Integrating basic and clinical research to support personalized medicine (Genetics, Biomarkers, & Treatment for PTSD)

Recent interest in biomarkers—genetic, metabolic, physiologic, and imaging phenomena—is growing at a rapid pace in the effort to personalize medicine, that is, to find indicators that allow for more specifically targeted prevention and treatment in an individual’s illness. Dr. Risbrough has employed translational research (across animals and humans) to identify genetic markers predictive of vulnerability and treatment response. Using this methodology, Dr. Risbrough and colleagues are examining the role of a gene involved in regulating catecholamine neurotransmission (COMTval158met) in mice (Risbrough, VA Merit). Information gleaned from these animal studies paired with the knowledge of how Veterans with PTSD respond to fear-extinction learning will be used to develop effective treatments (Norman, VA Merit). In addition, CESAMH investigators, in collaboration with other VA and academic centers and the Worldwide Genetic Consortium for PTSD studies are investigating the genetics, genomics and molecular biology of PTSD and trauma to further identify targets for drug development and treatment (Baker, Nievergelt, Hauger, and Neuroscience unit members).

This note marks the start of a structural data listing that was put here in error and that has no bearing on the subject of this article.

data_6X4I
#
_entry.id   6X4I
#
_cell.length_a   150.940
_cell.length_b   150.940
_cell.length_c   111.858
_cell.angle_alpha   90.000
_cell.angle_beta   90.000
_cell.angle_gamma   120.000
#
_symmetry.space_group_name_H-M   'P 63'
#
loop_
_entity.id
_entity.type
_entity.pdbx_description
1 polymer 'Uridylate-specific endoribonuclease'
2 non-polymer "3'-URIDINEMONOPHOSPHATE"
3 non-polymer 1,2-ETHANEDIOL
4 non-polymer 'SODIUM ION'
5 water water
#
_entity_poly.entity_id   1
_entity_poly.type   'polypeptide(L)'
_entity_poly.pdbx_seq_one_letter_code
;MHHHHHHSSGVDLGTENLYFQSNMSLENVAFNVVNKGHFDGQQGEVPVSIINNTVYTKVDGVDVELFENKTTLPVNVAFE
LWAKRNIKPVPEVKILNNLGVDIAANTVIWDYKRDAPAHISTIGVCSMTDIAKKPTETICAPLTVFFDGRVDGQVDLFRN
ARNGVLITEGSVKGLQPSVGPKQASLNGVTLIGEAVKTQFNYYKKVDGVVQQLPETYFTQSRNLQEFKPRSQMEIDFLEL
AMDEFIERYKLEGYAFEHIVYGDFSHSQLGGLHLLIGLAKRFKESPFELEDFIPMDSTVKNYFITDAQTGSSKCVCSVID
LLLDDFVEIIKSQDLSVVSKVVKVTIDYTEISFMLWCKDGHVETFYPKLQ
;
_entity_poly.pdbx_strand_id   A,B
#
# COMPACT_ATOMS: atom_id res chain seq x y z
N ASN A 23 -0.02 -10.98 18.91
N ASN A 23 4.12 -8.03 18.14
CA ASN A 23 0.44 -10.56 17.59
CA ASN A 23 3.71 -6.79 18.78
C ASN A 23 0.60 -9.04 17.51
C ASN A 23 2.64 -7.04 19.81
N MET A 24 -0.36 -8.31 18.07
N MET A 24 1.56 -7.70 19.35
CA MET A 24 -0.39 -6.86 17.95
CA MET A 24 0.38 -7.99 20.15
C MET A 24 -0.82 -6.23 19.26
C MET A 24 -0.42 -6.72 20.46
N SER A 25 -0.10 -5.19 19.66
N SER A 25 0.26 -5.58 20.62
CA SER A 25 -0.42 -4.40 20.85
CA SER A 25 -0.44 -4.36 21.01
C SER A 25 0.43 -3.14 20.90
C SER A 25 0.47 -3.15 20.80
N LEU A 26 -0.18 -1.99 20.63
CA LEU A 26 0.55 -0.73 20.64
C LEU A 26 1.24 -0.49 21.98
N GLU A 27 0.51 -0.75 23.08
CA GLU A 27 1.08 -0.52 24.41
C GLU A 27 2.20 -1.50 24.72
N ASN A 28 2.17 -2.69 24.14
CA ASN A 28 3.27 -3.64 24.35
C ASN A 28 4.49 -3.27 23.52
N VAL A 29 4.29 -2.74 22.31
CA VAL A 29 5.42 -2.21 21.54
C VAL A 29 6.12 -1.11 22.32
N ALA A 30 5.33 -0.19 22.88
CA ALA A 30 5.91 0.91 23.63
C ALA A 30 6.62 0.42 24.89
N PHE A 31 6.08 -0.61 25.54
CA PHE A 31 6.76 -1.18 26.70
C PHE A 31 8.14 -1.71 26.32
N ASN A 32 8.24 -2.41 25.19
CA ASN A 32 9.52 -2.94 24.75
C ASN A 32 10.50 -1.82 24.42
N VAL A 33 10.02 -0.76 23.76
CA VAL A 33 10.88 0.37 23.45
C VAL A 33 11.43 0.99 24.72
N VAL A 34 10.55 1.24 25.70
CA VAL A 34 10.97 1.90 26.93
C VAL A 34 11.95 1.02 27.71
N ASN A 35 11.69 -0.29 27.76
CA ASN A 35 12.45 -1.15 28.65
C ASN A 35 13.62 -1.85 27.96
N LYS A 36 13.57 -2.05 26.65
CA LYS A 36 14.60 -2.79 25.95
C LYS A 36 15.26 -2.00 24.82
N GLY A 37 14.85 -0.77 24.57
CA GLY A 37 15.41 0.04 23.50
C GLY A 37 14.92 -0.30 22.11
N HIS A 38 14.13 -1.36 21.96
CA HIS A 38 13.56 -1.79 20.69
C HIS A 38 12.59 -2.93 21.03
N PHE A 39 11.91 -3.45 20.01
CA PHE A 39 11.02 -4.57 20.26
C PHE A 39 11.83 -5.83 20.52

Likewise, brain imaging studies, using various modalities (fMRI, MEG), are being developed to identify diagnostic markers of PTSD and mTBI [Simmons (VA), Spadoni (VA, CDA), Baker (DoD, VA, Jackson Foundation, Navy SEAL Family Fund), Delano-Wood (VA)]. Currently, CESAMH faculty are working to refine imaging modalities to better diagnose individuals in need of mTBI treatment, to investigate changes in brain function that may occur during treatment, and to predict whether co-occurring mTBI predicts PTSD treatment response with psychosocial l treatments (Simmons, Baker, Thorp, Jak, Delano-Wood).


Clinical and Bio – Repository (Genetics, Biomarkers, and Risk of or Resilience to PTSD)

CESAMH has compiled a database of phenotypic information (e.g., measurements of psychiatric symptom, functioning, quality of life) on over 3000 Veterans (Afari and Pittman, eScreening), which, to date, has provided data for 17 manuscripts and 8 pilot studies. A CESAMH human specimen bank to leverage past, current, and future studies to collect, store, and distribute specimens (e.g., blood, saliva, urine, DNA/RNA) is also under development (Nievergelt, Risbrough, Baker). This biological information will be integrated with the existing phenotypic database. This large sample of clinical and biological information allows researchers from CESAMH and nationally to investigate risk factors for and resilience to PTSD and to develop prevention and intervention strategies.